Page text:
Race for Christmas No 1 begins
The race to become the official Christmas number one will begin next week - and for the first time ever in the festive battle, streaming will count towards the coveted place in chart history.
On top of downloads and CDs, what the British public are streaming in the prestigious chart week will be included, the Official Charts Company said.
The rule change means festive classics from the likes of Mariah Carey and The Pogues could well join the 2014 Christmas number one race.
While a host of newer releases from Band Aid 30, The Peace Collective, Mark Ronson and The X Factor winner prepare to battle for the top spot, they face competition from festive classics that are being listened to by people using streaming services such as Spotify and Deezer.
While recent years have seen several vintage Christmas songs re-enter the top 40 thanks to the inclusion of digital downloads into the charts in 2005, the addition of streaming into the Official Singles Chart from July 2014 means they stand an even stronger chance at competing for a top 10 placing.
Already this year, Christmas songs and former Christmas number ones have been streamed 39 million times with 18.7 million streamed last week alone, OfficialCharts.com said.
The most popular is Mariah Carey's 1994 hit All I Want For Christmas Is You, which was streamed 861,000 times last week.
As Christmas party season gets into full swing and these classics are added to playlists up and down the country, Carey's seasonal tune could end up back inside the top 10 for the first time in seven years.
While making it all the way to number one might seem a stretch, its popularity on streaming services will propel the track harder than ever in that direction, the Official Charts Company said.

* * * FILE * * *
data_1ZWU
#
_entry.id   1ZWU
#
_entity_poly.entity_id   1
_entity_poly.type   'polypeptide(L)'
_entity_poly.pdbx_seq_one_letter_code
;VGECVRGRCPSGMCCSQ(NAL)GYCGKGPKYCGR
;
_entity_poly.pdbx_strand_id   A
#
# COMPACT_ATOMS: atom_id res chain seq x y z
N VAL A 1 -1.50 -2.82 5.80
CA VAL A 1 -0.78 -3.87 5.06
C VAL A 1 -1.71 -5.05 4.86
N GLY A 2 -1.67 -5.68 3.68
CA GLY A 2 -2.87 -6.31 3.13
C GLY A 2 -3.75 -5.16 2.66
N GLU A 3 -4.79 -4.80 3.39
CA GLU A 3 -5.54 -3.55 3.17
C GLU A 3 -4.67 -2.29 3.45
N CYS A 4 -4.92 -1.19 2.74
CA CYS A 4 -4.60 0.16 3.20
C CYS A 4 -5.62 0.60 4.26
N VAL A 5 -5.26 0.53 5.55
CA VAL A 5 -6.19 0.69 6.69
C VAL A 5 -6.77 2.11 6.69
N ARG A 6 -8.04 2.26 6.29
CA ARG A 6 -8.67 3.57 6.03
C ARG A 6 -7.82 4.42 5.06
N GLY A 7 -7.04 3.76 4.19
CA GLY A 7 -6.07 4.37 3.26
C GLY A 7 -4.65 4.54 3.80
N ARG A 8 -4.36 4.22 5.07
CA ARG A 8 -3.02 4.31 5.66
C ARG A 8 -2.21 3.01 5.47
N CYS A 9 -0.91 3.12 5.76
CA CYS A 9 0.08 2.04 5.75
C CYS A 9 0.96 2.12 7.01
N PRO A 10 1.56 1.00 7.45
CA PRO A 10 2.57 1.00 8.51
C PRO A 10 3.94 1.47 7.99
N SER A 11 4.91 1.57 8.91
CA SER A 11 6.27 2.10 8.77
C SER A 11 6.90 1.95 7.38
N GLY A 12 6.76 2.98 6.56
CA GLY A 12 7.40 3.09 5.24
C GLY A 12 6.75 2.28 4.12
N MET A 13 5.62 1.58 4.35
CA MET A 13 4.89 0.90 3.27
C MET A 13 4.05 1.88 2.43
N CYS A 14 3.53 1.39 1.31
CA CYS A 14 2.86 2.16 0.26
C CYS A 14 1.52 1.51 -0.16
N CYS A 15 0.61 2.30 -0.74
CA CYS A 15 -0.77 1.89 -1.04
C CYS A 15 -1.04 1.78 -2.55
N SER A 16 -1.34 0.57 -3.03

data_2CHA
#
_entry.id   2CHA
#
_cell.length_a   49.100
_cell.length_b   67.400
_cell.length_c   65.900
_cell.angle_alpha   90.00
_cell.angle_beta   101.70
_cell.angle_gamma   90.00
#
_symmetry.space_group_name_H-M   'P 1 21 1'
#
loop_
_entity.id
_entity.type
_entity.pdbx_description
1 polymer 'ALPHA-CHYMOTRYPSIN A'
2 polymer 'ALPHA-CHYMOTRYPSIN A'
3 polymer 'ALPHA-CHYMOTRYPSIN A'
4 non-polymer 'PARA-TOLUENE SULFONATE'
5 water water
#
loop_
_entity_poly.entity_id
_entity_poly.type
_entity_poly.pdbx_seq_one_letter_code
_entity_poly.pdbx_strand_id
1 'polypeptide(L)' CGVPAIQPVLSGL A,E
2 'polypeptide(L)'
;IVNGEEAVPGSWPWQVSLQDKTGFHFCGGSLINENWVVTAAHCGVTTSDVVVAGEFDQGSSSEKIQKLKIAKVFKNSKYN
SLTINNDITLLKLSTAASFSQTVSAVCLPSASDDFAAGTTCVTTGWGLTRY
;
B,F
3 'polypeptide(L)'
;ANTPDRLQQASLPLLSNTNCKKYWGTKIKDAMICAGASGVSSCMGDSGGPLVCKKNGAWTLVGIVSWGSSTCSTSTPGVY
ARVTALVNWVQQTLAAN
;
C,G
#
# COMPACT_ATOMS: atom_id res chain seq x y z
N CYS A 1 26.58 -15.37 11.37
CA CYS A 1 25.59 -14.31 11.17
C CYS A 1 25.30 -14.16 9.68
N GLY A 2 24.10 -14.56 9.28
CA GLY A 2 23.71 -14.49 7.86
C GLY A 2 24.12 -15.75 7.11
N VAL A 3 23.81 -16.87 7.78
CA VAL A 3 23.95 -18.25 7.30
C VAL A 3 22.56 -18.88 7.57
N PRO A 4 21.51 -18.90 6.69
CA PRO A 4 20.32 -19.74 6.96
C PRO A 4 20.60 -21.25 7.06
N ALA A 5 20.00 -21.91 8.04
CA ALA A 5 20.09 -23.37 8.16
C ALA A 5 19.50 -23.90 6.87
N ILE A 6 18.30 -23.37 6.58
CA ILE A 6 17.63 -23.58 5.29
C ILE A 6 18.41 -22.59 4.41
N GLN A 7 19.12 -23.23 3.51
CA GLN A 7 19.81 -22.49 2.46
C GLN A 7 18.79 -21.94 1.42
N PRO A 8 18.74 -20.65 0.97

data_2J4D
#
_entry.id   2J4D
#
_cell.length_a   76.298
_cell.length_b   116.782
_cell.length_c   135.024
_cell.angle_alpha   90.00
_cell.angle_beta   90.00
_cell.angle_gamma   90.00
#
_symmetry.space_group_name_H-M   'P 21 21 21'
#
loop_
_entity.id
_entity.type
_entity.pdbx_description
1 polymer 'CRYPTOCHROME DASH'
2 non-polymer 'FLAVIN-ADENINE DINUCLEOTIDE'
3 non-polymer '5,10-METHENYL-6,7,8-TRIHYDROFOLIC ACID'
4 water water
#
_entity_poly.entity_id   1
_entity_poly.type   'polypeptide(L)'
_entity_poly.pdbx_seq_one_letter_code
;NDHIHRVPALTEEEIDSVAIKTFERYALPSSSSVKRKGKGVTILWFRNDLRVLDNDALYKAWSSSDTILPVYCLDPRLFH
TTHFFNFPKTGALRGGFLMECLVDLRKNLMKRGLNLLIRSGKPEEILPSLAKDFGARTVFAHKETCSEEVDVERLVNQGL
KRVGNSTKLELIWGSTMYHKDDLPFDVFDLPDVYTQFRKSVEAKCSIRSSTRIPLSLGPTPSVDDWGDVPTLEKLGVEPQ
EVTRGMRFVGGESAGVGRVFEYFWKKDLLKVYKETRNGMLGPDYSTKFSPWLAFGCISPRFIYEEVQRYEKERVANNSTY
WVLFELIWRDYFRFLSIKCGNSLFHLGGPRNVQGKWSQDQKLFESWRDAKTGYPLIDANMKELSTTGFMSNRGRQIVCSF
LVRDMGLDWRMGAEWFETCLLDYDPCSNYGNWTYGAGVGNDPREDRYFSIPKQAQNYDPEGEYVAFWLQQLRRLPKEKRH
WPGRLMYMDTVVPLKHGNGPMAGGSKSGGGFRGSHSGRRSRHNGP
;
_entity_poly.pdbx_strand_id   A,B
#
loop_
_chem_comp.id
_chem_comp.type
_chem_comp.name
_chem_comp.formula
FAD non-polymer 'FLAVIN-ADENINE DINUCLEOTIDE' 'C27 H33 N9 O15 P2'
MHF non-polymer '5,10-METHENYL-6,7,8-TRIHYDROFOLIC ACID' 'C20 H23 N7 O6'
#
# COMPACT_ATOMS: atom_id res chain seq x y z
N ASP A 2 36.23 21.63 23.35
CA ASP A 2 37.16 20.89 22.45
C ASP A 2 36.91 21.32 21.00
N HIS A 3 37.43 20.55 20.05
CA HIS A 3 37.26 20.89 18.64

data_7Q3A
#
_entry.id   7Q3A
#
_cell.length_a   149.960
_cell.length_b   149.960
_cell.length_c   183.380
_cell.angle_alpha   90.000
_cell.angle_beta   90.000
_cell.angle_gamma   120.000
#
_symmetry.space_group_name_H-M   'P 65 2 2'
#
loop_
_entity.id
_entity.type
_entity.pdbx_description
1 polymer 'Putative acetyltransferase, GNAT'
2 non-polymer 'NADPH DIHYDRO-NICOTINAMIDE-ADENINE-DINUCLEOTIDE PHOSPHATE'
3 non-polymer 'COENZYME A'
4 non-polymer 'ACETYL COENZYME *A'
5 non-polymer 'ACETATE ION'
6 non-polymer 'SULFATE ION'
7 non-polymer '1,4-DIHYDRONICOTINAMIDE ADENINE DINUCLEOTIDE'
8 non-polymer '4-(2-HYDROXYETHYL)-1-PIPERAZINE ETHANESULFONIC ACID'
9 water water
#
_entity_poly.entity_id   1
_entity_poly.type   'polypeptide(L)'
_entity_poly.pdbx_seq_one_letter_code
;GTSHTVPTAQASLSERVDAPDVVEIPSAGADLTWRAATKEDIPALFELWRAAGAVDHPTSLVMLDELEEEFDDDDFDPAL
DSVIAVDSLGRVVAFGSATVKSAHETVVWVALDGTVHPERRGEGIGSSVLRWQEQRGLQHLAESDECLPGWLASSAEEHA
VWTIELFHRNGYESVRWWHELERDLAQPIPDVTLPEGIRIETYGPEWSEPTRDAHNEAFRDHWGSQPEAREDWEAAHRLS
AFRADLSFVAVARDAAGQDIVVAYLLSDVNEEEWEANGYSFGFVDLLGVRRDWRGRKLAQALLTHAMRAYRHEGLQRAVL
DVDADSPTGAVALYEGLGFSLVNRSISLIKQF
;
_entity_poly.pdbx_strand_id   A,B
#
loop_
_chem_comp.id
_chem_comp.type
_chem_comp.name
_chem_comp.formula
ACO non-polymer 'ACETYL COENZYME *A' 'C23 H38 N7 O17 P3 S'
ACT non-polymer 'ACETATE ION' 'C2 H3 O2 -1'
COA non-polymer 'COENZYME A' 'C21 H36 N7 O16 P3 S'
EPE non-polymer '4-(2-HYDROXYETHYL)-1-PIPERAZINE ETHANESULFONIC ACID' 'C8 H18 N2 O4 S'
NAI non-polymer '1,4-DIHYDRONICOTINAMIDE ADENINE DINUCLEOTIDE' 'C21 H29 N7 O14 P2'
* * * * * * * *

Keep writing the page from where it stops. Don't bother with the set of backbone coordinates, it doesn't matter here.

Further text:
Since the inclusion of streaming data into the Official Chart this summer, number one singles have been racking up an average of 1.4 million streams in their chart-topping week.
The Pogues and Kirsty MacColl's Fairytale of New York has also seen a significant boost this year thanks to streaming.
The song, which was first released in 1987, is on track to enter the top 10 this weekend for the first time since 2007 and in addition to downloads was streamed 552,000 times last week.
Other popular Christmas songs that can expect a boost up the chart include Last Christmas by Wham!, which is set to re-enter the top 40 this week and was streamed 580,000 times in the last week alone.
And Wizzard's I Wish It Could Be Christmas Everyday is on course to re-enter the top 40 for its fourth consecutive year and was streamed 264,000 times last week.
The biggest-selling Christmas song this year is Band Aid 30's Do They Know It's Christmas?, which has sold almost 400,000 copies since its release on November 17.
The charity track is also expected to re-enter the top 10 this week following its physical release.